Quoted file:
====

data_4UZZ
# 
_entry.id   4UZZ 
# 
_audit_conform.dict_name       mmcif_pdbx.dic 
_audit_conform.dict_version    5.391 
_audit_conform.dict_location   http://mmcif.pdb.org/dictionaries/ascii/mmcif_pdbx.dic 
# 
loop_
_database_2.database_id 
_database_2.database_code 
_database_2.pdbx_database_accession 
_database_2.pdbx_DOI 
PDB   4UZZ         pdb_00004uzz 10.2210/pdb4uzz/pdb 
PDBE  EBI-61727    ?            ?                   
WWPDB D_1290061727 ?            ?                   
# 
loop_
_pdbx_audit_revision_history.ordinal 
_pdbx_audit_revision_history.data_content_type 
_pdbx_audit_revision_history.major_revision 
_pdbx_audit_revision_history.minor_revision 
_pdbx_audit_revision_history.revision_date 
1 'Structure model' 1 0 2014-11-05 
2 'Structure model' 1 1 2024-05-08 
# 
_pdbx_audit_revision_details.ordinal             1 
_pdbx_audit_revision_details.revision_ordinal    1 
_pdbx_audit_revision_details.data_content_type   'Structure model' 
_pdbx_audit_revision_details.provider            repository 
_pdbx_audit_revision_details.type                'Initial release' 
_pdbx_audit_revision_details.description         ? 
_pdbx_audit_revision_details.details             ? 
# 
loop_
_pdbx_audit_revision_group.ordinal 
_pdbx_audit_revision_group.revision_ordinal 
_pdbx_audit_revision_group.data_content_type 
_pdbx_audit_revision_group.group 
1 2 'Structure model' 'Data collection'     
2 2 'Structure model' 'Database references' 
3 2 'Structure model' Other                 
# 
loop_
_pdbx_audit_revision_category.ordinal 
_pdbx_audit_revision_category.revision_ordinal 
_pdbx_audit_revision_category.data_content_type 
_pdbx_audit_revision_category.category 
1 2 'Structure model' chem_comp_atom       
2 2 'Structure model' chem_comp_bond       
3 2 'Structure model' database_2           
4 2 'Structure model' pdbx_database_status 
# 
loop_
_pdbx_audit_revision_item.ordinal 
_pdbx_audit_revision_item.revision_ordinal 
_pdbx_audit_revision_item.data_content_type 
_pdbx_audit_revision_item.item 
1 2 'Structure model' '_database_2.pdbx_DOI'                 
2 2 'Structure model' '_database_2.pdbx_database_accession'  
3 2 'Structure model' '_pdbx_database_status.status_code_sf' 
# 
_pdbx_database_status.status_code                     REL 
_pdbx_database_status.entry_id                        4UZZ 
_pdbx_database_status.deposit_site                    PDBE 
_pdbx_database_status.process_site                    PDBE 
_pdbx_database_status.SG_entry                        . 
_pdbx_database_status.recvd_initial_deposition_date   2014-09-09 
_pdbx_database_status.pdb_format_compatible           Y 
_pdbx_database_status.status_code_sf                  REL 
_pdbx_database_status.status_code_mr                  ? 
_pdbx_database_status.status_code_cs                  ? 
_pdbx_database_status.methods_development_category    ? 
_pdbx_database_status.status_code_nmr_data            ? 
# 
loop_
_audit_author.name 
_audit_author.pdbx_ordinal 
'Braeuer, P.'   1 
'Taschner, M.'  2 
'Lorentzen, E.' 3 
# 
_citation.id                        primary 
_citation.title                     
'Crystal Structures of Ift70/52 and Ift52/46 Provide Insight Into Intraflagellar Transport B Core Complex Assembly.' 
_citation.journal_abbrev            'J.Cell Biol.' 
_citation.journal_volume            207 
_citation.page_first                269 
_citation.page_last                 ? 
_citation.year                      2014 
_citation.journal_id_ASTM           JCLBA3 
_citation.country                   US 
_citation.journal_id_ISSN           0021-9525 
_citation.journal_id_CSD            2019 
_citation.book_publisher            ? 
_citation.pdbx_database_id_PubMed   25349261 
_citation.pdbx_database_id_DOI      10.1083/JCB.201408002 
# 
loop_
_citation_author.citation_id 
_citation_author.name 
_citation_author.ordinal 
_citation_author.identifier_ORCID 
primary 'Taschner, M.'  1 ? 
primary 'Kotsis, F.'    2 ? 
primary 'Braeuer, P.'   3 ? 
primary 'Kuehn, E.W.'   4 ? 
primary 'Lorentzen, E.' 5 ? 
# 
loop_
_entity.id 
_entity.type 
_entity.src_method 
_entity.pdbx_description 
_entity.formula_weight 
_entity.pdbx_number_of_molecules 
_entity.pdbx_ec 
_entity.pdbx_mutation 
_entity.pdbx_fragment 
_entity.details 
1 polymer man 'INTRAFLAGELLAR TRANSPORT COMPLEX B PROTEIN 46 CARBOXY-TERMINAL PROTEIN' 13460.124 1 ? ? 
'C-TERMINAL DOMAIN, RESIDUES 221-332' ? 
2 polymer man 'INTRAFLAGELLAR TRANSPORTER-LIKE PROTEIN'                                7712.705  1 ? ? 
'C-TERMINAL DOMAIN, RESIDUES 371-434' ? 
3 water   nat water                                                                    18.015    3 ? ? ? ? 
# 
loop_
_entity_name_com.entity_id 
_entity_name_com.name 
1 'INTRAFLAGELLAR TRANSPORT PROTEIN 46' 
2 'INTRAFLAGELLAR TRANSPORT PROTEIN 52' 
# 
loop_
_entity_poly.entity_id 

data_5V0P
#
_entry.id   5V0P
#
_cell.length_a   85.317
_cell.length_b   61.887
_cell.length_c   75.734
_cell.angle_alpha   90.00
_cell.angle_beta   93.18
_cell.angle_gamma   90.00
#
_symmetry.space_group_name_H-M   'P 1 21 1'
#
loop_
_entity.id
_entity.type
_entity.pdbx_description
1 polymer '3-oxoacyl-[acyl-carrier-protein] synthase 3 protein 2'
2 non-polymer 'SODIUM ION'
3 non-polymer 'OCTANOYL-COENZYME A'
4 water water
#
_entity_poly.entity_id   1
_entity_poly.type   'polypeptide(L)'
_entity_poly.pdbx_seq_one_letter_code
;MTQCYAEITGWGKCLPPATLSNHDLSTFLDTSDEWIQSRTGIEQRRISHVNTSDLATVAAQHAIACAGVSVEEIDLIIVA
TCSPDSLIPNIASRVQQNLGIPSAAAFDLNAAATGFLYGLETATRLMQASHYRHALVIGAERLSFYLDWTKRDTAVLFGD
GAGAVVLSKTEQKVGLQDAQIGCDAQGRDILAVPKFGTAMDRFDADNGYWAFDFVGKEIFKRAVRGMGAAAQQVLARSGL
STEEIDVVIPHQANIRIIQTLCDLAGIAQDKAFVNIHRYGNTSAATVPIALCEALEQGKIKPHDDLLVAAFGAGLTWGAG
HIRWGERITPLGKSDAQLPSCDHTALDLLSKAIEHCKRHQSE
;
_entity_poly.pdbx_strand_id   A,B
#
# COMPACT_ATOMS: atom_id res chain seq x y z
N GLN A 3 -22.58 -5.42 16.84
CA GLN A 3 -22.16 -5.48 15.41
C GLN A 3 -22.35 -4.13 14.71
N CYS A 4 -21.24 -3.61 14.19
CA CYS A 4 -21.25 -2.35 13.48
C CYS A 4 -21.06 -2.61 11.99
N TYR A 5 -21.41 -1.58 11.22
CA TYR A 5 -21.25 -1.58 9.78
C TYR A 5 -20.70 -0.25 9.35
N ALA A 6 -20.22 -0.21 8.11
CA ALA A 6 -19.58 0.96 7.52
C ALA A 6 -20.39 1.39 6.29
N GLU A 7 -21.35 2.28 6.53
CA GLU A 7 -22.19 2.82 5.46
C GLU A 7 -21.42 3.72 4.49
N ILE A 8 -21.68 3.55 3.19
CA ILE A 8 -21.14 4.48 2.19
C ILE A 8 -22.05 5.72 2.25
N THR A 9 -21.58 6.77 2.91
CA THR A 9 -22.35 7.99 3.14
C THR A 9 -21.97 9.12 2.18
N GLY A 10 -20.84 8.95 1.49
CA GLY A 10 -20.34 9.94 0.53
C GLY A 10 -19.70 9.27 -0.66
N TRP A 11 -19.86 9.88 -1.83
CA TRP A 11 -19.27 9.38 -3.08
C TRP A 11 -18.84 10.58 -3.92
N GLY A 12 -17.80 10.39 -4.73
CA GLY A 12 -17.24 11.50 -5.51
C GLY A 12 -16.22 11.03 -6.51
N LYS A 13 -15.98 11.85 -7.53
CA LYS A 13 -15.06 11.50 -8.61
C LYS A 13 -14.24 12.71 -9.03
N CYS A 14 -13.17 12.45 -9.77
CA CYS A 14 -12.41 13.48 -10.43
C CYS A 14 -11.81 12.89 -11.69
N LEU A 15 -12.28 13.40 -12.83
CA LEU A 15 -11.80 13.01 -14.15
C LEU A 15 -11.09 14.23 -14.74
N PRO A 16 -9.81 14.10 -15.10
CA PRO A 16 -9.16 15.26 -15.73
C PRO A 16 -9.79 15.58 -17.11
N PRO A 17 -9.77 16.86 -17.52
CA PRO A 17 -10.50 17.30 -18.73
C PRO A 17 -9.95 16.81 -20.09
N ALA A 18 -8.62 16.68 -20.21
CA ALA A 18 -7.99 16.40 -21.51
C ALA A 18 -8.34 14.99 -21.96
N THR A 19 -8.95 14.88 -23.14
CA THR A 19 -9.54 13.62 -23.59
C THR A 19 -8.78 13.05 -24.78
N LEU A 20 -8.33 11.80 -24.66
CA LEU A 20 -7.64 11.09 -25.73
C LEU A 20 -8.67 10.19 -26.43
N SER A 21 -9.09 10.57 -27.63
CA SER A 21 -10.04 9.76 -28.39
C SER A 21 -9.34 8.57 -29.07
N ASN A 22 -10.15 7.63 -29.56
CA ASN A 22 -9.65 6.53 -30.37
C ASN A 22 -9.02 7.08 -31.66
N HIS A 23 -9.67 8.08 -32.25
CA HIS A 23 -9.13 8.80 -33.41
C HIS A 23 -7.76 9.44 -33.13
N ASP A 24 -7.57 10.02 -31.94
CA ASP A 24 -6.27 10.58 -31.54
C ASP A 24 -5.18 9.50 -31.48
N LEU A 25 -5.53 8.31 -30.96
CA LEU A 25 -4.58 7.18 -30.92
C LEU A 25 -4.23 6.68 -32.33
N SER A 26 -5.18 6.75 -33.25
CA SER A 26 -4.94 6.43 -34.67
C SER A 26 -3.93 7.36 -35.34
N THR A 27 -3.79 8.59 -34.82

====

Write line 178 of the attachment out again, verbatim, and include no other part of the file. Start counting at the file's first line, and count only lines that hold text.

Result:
N ALA A 6 -20.22 -0.21 8.11